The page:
Fragile pease in Burundi

Fragile pease in Burundi
Fragile peace in Burundi endangered by the upcoming elections
In May and June 2015 presidential and parliamentary elections are being held in Burundi, a country where a civil war took place from 1994 to 2005. The upcoming vote is causing growing tensions between the two dominant ethnic groups, the Tutsi and the Hutu. Their fragile coexistence is at risk for two main reasons – the growing authoritarianism of the current president Nkurunziza and the radicalisation of the youth wing of the ruling party.
Political instability in the country and growing repression
Ethnic division between the Tutsi and the Hutu are very strong reflected in the politics of Burundi. This is mostly a consequence of Belgian colonial rule over the country in which only the Tutsi had access to political power. This situation led to civil war in 1994, which was ended by the Arusha peace Accord in 2005.
In the first post-war elections a predominantly Hutu political party CNDD-FDD (National Council for the Defence of Democracy – Forces for the Defence of Democracy) won and its chairman Pierre Nkurunziza was elected as the president of the country. CNDD-FDD won also the elections in 2010 but this was mostly thanks to the boycott of the elections by the opposition parties. The support for the party and president has been decreasing particularly because of worsening economic conditions and growing corruption. And proportionally with the decreasing support repression against the opponents of the party grows. 
In a notable incident from March 2014 22 members of the opposition party MSD (The Movement of for Solidarity and Development) were accused that their morning jogging was a cover for an illegal demonstration. In another case from 2014, when an opposition party UPRONA (Union for National Progress) split into two factions after the long-lasting internal dispute, the government of Burundi recognized only one of them – the one not critical of government policies – while suspending the existence of the second. 
Planed change of the constitution
For peace in the country the attempts to change the status quo of the division of political power defined by the peace treaty are particularly dangerous. The Arusha peace treaty established a clear division of political power between the dominant ethnic groups which was included also in the country’s constitution. According to the constitution the government and the parliament have to consist of 40% of Tutsi, 60% of Hutu and at least 30% of women. The government has to name two deputy Prime ministers – one Hutu and one Tutsi. A planned constitutional change in 2014 which sought to cancel the rule of two deputy prime ministers has caused the biggest political crisis in the country since the civil war.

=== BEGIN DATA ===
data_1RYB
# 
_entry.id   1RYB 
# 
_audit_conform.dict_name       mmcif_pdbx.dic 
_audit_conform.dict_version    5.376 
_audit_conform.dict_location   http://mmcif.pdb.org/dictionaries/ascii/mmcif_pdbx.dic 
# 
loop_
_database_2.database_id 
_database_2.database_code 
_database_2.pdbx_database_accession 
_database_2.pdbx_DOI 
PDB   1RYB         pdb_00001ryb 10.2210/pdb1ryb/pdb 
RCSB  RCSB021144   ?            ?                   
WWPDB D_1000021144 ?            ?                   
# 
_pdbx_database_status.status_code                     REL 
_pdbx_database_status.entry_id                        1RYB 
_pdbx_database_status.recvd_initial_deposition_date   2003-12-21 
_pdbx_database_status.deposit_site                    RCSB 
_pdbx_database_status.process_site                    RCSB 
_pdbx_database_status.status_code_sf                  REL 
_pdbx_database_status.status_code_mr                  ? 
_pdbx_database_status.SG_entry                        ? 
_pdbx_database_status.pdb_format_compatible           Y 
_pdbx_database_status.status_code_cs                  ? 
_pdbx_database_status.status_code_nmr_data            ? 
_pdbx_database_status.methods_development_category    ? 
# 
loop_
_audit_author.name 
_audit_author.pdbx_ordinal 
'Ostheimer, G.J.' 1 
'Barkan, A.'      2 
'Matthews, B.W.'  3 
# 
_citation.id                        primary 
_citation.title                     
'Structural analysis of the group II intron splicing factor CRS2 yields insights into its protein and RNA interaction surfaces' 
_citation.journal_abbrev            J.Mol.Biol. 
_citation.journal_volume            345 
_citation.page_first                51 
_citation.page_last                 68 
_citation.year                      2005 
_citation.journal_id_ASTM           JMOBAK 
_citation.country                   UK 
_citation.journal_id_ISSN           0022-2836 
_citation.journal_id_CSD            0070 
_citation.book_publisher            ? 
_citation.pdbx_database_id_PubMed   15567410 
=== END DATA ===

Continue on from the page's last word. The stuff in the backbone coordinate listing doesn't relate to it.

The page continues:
Even though the constitutional change was not approved by the parliament it implies the dissatisfaction of the ruling party with the division of political power in the country. According to power sharing theories of researchers such as Arend Lijphart, Mathew Hoodie or Caroline Hartzell a strict division of power could reinforce the division of a country in long term perspective; however it has to be respected immediately after the conflict. Attempts to violate the agreed balance can lead to the growth of the distrust and suspicion between the ethnic groups in Burundian society. 
Imbonerakure – the radical wing of the ruling party
The most important threat to peace in the country are the activities of the youth wing of the ruling party called Imbonerakure. A UN report from 2014 stated that the youth wing with approximately one thousand members has blackmailed the members of the opposition parties and disrupted the campaign meeting before the elections. The report also stressed that the members of CNDD-FDD provide the youth with machetes, arms and uniforms. Very similar information can be found also in a report of Human Rights Watch from 2015. 
Information about the arming of the youth wing of CNDD-FDD was publicized also by the human rights activist and the director of Burundi’s Association for the Protection of Human Rights and Detained Persons Pierre Claver Mbonimpa. After he published the information in a radio programme, he was arrested and sentenced to four months in jail. President Nkurinziza and the ruling party strictly refuse any accusations.
Decisive elections
Presidential and parliamentary elections in Burundi in May and June this year can change the political and security situation in the country. If the current ruling party and the president win the elections, the party could have the tendency to consolidate power in its hands and shift the country to an autocratic regime. And if Nkurunziza loses the attitude and the behaviour of the young radical wing of the party is questionable. 
Author: Mária Kučerová
Analyst and Research Fellow in the Polish Centre for African Studies